‘Ergonomic’ is a term used all the time in marketing guitars and basses. A big brand might tell you that their latest model features an ‘ergonomically designed body’, or something like that.
But with some modern guitars designed today, the word is used in a different way. We don’t say that these guitars are ‘ergonomically functional or ‘crafted with ergonomics in mind’, rather that this model is an ergonomic guitar.
These guitars and basses often look different, for sure! But if it’s not just another marketing term, what does an ‘ergonomic guitar’ actually mean? What are the advantages of an ergonomic guitar?
The difference between an ergonomic guitar and a ‘traditional’ or ‘standard’ guitar involves the whole of the guitar’s design. But the most obvious difference is the body, so let’s start there.
The guitar body
As with guitars in general, there are many different designs and approaches to the ergonomic guitar. Let’s take the Claas Guitars Moby Dick as our example of an ergonomic model. From this, we can come to understand what makes a guitar an ergonomic one.
At the foundation of the Moby Dick’s design is the neck joint – I wanted to develop an extremely sturdy bolt-on neck joint, which meant that the upper part of the guitar would meet the neck a lot higher up (read more about our special NECORE neck joint here). On a standard single-cut guitar, for example, the upper part of the body meets the neck at about the 17th fret. On the Moby Dick, it meets the neck at around the 10th fret.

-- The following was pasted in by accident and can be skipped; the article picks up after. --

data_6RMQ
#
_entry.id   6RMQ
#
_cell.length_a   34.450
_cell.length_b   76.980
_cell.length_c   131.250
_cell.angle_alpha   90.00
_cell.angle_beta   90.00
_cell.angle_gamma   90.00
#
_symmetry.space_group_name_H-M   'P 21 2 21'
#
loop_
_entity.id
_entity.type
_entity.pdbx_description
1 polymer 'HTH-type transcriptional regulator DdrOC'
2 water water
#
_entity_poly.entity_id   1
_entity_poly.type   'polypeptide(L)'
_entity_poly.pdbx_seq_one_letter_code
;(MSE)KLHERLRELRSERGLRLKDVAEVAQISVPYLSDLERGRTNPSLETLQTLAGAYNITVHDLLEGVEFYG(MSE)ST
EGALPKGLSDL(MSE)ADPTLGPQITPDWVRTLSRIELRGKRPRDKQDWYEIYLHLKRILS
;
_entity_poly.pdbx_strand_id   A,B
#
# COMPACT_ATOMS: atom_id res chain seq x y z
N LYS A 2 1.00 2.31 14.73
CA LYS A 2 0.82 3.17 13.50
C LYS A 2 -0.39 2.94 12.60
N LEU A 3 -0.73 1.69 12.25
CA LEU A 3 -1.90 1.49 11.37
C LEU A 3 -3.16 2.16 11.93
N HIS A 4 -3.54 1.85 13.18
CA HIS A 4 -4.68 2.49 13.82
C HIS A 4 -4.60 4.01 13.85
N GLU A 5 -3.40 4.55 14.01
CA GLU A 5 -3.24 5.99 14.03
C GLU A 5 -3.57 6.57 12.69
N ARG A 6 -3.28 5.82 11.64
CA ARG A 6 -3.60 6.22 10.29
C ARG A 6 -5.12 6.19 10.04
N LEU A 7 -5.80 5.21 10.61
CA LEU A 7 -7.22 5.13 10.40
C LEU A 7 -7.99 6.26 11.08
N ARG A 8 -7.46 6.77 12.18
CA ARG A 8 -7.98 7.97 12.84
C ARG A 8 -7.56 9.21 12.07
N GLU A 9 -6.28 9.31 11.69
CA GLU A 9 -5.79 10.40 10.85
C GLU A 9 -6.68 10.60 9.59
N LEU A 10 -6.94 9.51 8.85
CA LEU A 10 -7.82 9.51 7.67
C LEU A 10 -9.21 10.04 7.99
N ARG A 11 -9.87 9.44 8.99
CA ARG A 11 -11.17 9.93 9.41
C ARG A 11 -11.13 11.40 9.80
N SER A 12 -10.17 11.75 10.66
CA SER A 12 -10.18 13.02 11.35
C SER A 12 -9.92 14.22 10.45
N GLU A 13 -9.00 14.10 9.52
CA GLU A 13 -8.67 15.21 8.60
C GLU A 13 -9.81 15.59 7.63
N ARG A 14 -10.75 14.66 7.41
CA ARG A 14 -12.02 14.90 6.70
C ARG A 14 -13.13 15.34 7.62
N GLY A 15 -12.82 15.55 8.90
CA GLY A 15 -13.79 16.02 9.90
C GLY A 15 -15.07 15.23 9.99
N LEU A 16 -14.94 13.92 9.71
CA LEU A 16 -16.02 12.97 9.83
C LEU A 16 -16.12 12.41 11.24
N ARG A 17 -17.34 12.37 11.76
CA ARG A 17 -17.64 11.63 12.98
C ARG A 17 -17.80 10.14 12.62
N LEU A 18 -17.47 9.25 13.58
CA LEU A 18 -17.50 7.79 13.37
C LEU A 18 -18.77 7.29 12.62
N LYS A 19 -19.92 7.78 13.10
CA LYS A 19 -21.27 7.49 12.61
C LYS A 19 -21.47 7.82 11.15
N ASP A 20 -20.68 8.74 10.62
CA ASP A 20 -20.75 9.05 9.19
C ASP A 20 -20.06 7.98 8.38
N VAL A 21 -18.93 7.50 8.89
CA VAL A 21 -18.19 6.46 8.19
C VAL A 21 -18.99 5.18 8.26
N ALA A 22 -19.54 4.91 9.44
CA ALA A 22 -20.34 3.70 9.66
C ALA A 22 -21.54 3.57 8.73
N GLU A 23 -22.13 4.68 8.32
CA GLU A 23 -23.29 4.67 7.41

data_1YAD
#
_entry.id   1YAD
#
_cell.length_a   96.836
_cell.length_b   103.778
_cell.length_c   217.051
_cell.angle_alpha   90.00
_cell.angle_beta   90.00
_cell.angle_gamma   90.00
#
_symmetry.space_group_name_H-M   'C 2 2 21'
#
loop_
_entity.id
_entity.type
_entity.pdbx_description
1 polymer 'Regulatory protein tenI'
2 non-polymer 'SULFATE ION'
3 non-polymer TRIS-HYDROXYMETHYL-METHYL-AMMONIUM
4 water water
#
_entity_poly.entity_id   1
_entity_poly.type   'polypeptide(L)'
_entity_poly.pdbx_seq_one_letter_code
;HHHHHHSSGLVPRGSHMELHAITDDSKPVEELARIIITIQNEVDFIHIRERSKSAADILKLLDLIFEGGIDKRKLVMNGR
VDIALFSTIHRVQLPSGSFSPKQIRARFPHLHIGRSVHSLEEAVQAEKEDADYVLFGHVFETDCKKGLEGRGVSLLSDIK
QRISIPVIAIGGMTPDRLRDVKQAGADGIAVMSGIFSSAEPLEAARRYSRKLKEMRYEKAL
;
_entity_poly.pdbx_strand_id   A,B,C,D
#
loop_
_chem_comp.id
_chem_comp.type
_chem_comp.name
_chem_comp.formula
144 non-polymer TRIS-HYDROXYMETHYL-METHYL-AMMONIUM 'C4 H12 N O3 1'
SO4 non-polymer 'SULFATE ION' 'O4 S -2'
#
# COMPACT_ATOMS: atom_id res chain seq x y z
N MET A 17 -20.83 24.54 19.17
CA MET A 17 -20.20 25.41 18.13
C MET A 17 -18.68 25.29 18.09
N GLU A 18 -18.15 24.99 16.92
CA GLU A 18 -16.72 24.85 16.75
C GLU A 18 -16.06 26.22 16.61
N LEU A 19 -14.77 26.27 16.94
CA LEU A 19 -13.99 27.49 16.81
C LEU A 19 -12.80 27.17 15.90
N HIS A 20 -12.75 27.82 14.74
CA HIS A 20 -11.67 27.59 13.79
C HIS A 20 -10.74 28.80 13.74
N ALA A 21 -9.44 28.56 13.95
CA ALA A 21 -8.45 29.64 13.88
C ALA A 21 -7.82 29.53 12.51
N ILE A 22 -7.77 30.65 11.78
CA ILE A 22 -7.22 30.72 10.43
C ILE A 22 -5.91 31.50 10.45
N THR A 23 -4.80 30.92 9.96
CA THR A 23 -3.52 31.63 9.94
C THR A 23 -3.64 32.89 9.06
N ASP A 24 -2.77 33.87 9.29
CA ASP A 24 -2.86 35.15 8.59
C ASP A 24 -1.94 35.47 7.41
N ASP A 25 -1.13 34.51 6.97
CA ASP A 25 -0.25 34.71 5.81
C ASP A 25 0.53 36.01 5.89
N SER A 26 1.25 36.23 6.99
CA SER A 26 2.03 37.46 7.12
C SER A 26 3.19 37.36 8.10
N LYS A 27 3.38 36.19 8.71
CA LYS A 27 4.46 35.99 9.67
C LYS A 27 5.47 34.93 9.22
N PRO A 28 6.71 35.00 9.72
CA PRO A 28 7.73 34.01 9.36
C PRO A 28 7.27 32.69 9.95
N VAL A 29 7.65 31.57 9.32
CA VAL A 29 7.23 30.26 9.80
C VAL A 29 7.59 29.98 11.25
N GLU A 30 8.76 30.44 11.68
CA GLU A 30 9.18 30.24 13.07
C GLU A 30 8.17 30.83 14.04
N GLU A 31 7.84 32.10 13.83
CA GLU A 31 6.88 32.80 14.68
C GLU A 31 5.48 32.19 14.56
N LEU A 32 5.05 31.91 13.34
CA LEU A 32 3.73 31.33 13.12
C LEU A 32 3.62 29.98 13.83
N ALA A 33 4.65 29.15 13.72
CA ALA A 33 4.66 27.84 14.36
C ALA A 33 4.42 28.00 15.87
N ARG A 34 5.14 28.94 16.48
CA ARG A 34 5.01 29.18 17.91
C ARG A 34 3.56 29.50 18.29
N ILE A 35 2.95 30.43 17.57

This immediately changes the body shape, with more wood, and so more weight, existing further up the neck. There is then less wood where your arm rests when playing, and so the top of the guitar looks as if it is ‘shifted up’ towards the neck. The lower bout of the body then has a slightly elongated curve.
With a radical design feature such as our neck, almost every part of the guitar body is designed differently in order to create an ergonomic instrument. But the neck does not dictate the design. Rather, every aspect of the instrument must be considered both individually and in relation to the instrument as a whole. You must think about the individual part and the overall design at the same time, all of the time. Even with a more standard neck joint, the guitar body – whatever the style or type of guitar – must undergo a totally new design to be ergonomic. This is why true ergonomic guitars and basses often look so different to traditional designs.